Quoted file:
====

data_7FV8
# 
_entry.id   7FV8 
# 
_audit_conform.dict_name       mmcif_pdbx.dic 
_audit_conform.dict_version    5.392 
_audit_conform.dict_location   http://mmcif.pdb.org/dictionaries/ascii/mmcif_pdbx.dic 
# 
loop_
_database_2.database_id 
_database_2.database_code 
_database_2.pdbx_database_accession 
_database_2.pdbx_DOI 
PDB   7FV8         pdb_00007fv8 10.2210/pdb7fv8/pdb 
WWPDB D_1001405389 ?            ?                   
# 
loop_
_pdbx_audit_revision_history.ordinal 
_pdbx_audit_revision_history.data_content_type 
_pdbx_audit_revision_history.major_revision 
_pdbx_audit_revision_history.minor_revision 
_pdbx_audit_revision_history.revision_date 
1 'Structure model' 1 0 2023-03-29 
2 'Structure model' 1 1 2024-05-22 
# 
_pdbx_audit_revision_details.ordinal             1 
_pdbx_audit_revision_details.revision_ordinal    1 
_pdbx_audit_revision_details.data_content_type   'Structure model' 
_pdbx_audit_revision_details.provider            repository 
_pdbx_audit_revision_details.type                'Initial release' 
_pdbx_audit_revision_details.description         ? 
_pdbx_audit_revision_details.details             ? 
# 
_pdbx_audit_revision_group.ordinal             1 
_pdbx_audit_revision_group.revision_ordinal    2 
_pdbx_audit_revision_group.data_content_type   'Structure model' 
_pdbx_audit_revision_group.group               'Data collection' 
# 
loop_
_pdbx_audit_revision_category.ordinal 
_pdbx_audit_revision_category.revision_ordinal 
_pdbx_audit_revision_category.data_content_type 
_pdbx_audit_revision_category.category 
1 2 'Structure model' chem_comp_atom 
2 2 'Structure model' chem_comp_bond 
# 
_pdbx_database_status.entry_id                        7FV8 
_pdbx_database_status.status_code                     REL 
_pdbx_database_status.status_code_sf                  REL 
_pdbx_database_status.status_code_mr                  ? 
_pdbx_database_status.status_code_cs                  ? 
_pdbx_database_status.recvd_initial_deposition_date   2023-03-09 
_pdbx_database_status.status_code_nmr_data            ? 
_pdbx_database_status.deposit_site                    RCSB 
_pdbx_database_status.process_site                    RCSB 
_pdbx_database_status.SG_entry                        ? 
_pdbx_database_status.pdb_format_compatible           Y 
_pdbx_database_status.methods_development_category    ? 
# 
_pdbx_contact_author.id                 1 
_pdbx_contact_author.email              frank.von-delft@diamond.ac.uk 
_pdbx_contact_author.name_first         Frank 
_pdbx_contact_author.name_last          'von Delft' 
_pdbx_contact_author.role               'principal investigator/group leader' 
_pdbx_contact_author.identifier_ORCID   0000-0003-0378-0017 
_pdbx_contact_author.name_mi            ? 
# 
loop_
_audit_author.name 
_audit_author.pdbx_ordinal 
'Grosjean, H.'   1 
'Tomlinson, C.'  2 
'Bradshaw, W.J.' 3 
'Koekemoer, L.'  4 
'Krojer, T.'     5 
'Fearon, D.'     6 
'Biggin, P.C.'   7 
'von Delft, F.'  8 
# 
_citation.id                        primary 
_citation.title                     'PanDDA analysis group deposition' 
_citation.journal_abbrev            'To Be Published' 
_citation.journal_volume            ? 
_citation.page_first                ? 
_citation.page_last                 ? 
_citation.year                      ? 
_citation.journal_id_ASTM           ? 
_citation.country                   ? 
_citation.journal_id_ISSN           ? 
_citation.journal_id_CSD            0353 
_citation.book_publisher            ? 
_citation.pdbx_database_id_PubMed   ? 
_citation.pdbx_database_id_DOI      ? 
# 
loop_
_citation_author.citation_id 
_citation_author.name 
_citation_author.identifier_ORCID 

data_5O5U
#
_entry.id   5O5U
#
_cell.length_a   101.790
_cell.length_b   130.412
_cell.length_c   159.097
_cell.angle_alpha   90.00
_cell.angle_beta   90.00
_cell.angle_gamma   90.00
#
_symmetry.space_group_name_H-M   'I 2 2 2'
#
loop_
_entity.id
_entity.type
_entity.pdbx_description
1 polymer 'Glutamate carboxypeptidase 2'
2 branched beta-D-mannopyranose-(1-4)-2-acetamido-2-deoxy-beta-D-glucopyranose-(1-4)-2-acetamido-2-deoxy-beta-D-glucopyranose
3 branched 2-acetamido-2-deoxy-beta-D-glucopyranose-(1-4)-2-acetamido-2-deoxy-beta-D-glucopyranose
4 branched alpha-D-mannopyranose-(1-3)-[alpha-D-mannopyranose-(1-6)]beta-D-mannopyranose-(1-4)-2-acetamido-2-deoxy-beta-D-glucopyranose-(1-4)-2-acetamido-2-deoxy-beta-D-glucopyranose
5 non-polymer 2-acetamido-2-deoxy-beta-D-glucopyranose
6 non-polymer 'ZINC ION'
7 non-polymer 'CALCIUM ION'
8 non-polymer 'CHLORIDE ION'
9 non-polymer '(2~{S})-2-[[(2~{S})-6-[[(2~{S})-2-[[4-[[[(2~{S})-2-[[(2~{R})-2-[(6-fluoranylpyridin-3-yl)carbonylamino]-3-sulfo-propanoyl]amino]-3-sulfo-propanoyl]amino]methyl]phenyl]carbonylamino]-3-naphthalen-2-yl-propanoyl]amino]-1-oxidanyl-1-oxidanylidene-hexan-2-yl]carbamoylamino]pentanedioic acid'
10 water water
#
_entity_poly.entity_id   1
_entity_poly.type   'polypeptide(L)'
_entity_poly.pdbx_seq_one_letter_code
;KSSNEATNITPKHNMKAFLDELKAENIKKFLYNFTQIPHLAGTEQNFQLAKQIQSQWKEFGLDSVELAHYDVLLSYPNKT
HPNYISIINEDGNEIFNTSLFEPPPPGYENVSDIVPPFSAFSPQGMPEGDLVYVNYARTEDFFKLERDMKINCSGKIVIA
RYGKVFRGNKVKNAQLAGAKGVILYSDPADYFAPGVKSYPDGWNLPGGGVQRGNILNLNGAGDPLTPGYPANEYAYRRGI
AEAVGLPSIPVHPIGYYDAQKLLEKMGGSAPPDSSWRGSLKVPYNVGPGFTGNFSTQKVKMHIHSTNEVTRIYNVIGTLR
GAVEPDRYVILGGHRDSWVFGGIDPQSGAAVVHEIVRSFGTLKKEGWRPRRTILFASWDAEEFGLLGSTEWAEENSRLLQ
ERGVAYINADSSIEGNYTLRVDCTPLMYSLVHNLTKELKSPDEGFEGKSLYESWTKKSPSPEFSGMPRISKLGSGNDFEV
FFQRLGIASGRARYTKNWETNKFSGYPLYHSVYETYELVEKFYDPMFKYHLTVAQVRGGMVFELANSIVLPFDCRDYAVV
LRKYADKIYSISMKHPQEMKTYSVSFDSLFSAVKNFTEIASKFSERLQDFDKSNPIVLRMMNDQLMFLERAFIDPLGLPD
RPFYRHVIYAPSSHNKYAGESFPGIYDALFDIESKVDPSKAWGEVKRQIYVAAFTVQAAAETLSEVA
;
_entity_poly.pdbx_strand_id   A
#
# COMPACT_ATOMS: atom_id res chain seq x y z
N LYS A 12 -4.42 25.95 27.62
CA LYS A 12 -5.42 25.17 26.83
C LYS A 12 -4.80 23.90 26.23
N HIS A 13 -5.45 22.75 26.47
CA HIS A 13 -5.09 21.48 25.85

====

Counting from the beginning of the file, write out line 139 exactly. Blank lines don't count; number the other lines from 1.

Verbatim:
;